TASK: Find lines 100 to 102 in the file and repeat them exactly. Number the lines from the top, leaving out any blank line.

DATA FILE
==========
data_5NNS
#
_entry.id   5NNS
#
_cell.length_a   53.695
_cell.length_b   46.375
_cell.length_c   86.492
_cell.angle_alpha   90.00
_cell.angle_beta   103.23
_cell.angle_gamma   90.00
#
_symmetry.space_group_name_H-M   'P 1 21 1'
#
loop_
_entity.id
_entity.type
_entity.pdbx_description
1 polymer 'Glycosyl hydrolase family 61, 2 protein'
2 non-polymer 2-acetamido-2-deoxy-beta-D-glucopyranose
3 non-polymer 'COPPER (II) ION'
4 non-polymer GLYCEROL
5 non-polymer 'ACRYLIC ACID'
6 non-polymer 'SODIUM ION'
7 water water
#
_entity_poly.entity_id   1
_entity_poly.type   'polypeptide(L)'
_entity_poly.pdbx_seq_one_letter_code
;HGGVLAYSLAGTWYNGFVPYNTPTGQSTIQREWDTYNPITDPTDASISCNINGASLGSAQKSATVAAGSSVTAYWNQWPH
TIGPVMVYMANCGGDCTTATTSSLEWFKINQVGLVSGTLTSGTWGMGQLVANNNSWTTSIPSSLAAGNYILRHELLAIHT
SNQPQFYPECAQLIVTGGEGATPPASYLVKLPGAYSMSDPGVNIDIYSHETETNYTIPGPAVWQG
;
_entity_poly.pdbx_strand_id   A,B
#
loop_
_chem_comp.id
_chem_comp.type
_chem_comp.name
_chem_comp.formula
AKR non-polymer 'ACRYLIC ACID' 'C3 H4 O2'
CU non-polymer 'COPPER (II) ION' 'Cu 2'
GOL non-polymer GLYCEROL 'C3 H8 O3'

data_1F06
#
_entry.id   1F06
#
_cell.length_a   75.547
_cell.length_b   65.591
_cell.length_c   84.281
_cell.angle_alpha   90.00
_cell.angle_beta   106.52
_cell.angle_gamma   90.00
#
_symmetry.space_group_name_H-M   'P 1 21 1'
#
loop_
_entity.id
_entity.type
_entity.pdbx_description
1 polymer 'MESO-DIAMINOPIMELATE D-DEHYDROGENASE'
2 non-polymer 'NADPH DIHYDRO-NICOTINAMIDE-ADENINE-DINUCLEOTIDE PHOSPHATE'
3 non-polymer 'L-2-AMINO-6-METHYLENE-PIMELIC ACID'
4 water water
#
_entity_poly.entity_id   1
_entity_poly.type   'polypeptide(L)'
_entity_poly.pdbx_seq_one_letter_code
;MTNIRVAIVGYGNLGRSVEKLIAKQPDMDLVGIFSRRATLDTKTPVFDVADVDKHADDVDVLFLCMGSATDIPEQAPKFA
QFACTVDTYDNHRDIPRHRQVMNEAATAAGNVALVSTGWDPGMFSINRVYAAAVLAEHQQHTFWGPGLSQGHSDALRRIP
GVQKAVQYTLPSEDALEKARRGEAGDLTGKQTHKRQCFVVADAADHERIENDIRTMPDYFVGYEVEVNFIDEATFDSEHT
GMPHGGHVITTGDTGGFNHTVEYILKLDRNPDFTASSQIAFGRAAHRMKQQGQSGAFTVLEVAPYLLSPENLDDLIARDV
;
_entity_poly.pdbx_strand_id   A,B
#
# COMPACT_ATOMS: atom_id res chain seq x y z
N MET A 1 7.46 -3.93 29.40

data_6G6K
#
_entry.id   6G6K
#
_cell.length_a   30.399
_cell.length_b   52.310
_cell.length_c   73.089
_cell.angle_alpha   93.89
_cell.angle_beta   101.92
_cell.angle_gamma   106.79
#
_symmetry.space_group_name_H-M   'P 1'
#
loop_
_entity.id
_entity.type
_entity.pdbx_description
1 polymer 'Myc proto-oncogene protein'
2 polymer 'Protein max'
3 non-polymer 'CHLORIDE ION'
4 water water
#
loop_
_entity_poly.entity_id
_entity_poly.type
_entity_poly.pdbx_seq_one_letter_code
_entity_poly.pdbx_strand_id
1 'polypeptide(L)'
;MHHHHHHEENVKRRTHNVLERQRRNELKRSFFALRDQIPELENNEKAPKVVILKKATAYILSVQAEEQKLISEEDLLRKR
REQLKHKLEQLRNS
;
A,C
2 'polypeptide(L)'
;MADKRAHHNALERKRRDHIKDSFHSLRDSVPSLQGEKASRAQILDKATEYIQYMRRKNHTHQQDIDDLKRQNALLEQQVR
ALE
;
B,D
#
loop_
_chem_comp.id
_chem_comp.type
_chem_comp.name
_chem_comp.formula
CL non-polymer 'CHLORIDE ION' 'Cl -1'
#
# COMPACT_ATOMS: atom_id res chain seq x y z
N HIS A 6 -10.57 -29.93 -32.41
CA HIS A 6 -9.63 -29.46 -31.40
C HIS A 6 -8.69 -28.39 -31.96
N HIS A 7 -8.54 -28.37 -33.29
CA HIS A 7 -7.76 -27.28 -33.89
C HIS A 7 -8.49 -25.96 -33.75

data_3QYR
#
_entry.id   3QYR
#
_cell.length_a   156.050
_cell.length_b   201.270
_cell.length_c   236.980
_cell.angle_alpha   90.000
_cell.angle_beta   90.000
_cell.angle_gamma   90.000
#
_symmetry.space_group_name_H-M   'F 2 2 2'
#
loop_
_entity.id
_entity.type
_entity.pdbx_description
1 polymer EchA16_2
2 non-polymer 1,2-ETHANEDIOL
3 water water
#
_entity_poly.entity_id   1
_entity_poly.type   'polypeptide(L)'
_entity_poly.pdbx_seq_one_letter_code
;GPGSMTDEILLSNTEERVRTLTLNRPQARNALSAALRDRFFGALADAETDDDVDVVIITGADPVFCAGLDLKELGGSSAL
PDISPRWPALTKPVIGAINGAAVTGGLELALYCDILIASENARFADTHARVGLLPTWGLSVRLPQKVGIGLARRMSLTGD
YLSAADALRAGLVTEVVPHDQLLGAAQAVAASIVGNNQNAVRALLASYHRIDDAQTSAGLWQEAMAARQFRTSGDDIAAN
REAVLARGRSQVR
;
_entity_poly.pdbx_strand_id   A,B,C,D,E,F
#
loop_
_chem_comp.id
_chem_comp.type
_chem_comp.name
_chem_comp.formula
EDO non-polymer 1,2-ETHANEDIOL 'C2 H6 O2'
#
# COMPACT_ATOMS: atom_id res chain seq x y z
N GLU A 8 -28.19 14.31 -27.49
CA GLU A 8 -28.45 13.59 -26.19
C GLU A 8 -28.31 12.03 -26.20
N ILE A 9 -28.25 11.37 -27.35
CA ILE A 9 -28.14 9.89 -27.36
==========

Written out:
_entity_poly.entity_id
_entity_poly.type
_entity_poly.pdbx_seq_one_letter_code